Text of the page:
Success strikes like a cobra. It mesmerizes, then it strikes. It paralyzes its target, freezes it in the moment. Simon and Garfunkel found that cobra, that success, in 1966 as “Sounds of Silence” broke into the top 100, selling over a million copies in an age where it took much more than a mouse click to own music. That moment, that music, that magic, and their names have remained frozen together ever since.
The Simon and Garfunkel Story at the National Theatre brings us all back to that moment, to who they were, their hard work and enormous talent, and the tangle of tendrils that bound Art Garfunkel and Paul Simon as they created iconic American music that still lights our memories and fills our soundtracks today.
The duo, brilliant harmonists and poetic lyricists, rode that moment for five years. They generated the soundtrack of a generation, crafting an image as agitated, anxious youths in turtlenecks, earnest, hurting, yearning. In 1970 they released “Bridge Over Troubled Water.” It earned best-selling album awards in 1970, 1971 and 1972 – selling more than the Beatles, more than the Stones, more than Elvis. They were the voice of America. By 1971, the ride was over. But a lifetime of music later, they remain frozen in the world’s mind as the Duo, the great Simon and Garfunkel.
The Simon and Garfunkel Story illuminates the two men through their music and their life stories. Taylor Bloom as Paul Simon and Benjamin Cooley as Art Garfunkel brilliantly portray the stars from their adolescent days in the mid-1950s to their reunion in Central Park in 1981.
As high schoolers obsessed with the Everly Brothers and stardom, Bloom and Cooley jitter and swing as “Tom and Jerry” – the band name Simon and Garfunkel worked under in the late 1950s. Against a projected backdrop of middle American streets, we see the hard work and focus the duo brought to their game. Vital, jumpy, and happy, they exude a future of possibility.
As they morph into Simon and Garfunkel in their young twenties, the actors not only change clothes and guitars but also expressions. Furrowed brows and long looks speak to alienation, rejection, and the search for love, as they continued to make music. Their five years of success – marked by constant travel, recording, and being there for others – ultimately exhausted and derailed their partnership.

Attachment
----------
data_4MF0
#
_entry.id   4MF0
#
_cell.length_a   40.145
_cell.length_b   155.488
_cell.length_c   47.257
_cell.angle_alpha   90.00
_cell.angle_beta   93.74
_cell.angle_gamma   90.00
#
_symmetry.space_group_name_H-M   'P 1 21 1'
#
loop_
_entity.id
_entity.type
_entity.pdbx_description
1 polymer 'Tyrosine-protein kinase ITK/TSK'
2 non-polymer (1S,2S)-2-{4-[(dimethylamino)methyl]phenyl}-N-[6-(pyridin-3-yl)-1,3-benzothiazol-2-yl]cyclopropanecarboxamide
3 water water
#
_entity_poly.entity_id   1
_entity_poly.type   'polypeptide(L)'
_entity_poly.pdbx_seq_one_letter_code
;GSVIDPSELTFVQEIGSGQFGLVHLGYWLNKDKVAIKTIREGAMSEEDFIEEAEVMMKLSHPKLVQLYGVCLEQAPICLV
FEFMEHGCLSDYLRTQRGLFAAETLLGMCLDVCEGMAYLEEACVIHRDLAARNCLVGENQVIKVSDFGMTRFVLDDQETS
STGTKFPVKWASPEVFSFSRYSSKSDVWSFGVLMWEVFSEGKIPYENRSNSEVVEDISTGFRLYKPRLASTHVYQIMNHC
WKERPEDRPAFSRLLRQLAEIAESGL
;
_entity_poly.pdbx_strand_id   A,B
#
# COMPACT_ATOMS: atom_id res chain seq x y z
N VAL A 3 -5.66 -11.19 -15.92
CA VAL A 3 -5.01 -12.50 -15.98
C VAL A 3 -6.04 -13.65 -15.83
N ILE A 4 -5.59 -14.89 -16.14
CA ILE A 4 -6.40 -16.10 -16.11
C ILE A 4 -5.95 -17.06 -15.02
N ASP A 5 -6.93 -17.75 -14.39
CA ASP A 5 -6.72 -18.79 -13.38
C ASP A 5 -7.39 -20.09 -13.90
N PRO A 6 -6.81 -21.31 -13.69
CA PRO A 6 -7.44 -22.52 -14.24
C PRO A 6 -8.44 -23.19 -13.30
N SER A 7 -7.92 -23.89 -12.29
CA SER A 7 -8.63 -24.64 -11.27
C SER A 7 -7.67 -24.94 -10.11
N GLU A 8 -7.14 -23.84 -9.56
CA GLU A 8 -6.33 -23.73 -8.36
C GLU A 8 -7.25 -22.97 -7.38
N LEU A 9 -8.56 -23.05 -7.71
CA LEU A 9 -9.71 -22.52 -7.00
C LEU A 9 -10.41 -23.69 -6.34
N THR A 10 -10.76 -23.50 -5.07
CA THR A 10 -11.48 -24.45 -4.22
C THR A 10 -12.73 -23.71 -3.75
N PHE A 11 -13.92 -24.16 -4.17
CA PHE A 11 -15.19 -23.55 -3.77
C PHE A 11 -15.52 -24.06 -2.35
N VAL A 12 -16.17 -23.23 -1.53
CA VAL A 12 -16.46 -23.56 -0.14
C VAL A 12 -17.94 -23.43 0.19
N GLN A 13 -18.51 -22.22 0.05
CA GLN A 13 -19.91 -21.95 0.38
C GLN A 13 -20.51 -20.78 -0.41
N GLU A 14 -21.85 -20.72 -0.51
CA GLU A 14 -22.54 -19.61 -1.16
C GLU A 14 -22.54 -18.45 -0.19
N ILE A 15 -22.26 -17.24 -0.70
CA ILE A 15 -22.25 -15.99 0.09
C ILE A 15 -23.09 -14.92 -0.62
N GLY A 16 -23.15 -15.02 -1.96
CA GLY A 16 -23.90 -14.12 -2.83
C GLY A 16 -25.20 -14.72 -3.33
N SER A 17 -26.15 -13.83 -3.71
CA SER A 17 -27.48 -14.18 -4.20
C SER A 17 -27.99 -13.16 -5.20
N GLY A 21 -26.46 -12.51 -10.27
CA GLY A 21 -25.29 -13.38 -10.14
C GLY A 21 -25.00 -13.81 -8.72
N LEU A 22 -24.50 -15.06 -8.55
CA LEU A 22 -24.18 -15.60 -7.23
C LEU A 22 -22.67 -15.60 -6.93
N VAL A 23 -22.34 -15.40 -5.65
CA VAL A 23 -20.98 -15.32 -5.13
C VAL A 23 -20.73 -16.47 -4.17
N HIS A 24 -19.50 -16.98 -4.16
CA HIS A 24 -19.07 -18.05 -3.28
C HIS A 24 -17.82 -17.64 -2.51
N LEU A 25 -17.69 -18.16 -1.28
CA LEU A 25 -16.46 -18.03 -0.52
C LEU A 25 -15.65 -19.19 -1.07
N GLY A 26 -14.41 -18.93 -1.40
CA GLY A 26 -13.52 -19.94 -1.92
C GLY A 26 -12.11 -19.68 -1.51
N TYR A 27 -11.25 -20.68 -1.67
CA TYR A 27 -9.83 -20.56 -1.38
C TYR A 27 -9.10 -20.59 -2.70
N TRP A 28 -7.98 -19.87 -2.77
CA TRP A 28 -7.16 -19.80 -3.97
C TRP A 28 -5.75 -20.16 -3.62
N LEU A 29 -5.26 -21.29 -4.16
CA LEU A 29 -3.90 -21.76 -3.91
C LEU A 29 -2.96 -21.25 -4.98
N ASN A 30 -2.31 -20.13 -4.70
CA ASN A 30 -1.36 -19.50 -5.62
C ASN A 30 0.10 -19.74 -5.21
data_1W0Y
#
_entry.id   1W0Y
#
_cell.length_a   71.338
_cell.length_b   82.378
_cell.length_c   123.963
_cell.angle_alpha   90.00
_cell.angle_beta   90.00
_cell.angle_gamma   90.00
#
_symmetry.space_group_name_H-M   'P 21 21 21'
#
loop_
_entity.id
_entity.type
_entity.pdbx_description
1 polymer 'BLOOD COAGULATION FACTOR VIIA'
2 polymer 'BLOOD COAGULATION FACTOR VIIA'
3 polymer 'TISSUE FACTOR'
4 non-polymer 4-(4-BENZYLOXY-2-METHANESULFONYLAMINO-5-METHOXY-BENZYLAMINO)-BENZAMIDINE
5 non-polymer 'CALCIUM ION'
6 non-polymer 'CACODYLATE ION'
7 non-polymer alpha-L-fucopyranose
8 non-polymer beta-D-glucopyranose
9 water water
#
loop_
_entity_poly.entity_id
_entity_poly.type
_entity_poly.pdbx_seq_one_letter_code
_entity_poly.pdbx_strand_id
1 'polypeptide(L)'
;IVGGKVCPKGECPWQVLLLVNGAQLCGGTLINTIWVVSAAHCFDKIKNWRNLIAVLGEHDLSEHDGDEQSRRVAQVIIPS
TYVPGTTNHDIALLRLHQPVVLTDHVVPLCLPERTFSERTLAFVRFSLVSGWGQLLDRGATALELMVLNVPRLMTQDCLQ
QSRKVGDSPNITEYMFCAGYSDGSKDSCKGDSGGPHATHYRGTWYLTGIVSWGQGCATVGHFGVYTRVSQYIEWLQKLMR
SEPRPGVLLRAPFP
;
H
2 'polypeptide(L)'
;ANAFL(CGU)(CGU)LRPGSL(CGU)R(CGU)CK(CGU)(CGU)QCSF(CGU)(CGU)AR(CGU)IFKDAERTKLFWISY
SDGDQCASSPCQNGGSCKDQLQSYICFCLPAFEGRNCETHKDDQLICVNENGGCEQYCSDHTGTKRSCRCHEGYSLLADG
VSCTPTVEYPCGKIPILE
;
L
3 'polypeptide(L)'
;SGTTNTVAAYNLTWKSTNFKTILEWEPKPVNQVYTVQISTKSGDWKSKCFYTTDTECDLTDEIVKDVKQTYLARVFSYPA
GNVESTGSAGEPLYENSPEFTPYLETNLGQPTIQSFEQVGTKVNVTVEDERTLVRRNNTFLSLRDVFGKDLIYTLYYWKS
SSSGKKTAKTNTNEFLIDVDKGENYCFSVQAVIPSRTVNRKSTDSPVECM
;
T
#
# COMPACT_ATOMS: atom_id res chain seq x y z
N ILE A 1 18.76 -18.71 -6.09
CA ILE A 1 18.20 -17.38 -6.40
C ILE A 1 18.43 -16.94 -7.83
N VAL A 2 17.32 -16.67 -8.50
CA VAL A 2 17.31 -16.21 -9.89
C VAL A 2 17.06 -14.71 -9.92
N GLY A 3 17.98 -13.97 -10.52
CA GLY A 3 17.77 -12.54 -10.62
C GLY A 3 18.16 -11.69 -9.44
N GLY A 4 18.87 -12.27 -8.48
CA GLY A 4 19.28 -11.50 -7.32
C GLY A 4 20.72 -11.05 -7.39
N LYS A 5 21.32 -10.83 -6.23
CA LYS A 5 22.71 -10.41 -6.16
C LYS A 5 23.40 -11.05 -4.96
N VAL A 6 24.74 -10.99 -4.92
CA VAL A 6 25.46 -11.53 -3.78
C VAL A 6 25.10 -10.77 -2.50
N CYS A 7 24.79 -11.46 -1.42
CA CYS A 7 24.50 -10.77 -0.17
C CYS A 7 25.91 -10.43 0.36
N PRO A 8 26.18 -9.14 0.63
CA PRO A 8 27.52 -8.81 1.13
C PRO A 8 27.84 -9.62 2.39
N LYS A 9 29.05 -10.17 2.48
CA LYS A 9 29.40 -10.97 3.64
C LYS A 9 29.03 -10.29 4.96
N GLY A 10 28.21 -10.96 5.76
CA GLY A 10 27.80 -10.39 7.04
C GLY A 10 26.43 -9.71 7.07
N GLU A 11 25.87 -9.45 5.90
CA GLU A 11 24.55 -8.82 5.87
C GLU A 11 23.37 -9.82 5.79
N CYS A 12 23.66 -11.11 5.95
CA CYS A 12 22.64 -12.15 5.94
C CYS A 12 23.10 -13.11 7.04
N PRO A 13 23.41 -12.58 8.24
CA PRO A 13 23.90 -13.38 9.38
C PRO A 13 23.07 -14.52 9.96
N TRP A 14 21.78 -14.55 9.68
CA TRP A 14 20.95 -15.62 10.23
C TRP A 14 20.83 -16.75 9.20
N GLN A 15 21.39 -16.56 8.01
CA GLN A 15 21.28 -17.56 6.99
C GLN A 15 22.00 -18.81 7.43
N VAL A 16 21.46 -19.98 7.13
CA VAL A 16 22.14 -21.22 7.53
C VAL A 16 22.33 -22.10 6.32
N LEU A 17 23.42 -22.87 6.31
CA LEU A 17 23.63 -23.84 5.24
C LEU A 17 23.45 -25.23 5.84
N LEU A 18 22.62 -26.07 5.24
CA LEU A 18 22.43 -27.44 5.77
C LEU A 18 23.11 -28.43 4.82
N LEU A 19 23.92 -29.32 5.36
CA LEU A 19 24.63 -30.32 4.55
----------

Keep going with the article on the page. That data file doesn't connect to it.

The interaction of Bloom and Cooley on stage captures the legacy of Simon and Garfunkel. They rarely look at one another yet smile when they do – Simon, in charge, confident, driving; Garfunkel distracted, ethereal and lost in the sound of his soaring voice. The band on stage moved effortlessly from era to era, from tight powerful rock to soft, caressing folk and ballad, to moving, energetic solos.
Projections helped to set the mood, moving delightfully through eras and times starting as all black and white in the 1950s, then finding color in 1967, and finally, crisp maturity as we finished with the Concert in the Park in 1981, ten years after breakup yet still America’s favorite voice.
The two harmonized well and their voices flew from the stage to wrap the audience in cocoons of memory and new discoveries in the music. The crowd contained original S&G fans from the 1950s and even a few who were likely new to the music. The audience clapped along and sometimes quietly sang to a song list that included the raucous “Cecilia,” the quiet “Homeward Bound,” the winking and ironic “Mrs. Robinson,” and the soaring beauty of “Sound of Silence” and “Bridge Over Troubled Water.” In this last song, Cooley reminded us all of the wonder of music, its ability to stop us in our tracks, entranced by its power and beauty. Like the cobra.
Running Time: Two hours and twenty minutes with a twenty-minute intermission.
The Simon and Garfunkel Story played through February 1, 2020, at the National Theatre, 1321 Pennsylvania Avenue NW, Washington, DC, before continuing on its US and Canada tour. For tickets to upcoming events at the National Theatre, go online.